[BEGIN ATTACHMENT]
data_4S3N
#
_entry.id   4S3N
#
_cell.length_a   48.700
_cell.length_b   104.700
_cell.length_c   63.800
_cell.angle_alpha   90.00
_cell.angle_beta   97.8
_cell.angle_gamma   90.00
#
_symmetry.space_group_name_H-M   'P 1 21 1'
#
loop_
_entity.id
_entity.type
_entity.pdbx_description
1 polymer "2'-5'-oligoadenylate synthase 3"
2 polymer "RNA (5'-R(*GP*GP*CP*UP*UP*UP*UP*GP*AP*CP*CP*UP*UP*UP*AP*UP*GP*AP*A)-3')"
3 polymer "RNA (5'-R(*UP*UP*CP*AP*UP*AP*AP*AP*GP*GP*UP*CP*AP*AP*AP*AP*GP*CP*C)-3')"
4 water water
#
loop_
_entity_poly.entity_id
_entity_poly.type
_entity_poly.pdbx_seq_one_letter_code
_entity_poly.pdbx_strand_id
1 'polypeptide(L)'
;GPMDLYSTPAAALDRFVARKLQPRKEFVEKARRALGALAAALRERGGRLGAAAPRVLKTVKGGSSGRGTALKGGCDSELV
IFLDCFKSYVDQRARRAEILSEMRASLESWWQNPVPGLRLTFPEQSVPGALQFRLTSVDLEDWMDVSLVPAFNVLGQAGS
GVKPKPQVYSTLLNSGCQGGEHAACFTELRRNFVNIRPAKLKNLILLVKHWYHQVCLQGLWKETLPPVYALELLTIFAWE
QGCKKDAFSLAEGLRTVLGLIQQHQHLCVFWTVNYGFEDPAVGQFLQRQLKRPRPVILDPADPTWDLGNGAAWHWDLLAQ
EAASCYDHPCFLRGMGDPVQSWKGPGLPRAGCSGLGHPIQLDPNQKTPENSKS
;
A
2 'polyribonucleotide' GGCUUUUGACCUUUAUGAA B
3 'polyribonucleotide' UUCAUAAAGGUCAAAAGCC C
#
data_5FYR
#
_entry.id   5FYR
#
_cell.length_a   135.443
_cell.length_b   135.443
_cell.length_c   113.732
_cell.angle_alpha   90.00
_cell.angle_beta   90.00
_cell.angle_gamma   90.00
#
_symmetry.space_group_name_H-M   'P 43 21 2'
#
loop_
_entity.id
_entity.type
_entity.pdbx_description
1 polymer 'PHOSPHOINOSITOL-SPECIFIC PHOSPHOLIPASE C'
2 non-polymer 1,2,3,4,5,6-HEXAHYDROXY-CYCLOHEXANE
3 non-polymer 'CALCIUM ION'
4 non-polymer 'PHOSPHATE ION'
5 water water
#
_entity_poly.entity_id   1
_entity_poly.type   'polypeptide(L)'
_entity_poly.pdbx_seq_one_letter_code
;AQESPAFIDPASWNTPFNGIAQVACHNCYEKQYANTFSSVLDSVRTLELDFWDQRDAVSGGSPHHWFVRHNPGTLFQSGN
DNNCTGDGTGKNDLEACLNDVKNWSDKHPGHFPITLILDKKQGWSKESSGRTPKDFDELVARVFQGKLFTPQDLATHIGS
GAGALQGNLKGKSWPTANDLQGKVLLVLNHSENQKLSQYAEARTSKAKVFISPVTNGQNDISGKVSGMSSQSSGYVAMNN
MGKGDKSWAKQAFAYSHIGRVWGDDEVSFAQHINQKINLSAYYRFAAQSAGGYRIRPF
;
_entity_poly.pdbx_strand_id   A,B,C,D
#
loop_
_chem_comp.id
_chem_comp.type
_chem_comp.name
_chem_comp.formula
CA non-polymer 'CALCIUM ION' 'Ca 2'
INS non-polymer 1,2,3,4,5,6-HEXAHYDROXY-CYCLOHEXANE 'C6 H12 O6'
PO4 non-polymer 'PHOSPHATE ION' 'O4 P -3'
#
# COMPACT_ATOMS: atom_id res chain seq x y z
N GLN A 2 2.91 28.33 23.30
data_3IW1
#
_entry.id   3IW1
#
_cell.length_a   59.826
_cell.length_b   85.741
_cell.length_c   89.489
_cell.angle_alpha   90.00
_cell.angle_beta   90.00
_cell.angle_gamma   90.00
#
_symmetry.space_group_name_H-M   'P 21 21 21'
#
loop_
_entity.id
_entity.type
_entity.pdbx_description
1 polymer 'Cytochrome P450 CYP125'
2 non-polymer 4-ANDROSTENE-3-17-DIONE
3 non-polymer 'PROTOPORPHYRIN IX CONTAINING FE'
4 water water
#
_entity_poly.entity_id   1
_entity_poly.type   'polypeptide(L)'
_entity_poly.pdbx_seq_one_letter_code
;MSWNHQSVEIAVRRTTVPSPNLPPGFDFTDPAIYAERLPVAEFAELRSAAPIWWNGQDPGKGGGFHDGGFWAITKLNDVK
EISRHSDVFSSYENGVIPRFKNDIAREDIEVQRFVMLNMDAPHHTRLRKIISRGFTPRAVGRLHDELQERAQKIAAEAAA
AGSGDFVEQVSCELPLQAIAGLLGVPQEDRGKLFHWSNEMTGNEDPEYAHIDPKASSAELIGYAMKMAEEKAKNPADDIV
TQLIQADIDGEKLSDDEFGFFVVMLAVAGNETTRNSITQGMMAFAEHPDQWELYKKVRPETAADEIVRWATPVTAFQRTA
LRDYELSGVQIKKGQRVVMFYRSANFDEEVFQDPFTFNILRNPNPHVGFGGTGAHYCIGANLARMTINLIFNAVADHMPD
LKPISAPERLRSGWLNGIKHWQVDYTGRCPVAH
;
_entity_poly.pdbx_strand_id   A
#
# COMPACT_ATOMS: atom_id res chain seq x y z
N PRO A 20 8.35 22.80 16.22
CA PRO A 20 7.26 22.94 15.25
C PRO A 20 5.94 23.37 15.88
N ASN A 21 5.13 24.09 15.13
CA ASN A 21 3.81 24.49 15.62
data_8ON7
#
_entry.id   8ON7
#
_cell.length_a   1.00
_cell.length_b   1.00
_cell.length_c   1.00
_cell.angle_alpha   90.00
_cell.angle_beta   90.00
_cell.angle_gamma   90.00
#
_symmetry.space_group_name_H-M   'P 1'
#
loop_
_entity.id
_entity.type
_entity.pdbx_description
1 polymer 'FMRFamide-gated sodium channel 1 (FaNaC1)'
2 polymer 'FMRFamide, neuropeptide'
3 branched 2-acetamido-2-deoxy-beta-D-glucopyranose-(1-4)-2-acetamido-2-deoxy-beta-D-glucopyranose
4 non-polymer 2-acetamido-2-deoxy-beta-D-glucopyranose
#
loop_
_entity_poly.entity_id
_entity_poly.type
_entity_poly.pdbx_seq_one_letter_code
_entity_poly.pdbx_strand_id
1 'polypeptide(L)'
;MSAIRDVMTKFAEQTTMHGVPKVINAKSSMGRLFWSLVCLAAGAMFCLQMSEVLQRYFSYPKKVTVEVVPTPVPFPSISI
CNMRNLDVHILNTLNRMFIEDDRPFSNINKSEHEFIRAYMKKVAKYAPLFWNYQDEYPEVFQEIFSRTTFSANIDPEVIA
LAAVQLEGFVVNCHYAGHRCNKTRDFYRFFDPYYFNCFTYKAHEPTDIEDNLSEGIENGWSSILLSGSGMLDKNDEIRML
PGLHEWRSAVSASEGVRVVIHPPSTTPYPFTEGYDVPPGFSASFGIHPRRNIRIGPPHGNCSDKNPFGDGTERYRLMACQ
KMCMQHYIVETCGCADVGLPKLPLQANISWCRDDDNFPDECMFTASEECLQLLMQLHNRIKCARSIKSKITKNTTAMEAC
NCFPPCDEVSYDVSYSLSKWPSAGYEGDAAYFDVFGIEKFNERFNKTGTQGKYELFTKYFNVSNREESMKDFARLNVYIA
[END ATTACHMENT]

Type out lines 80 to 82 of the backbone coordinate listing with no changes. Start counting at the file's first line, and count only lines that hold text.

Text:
#
# COMPACT_ATOMS: atom_id res chain seq x y z
N GLN A 2 2.91 28.33 23.30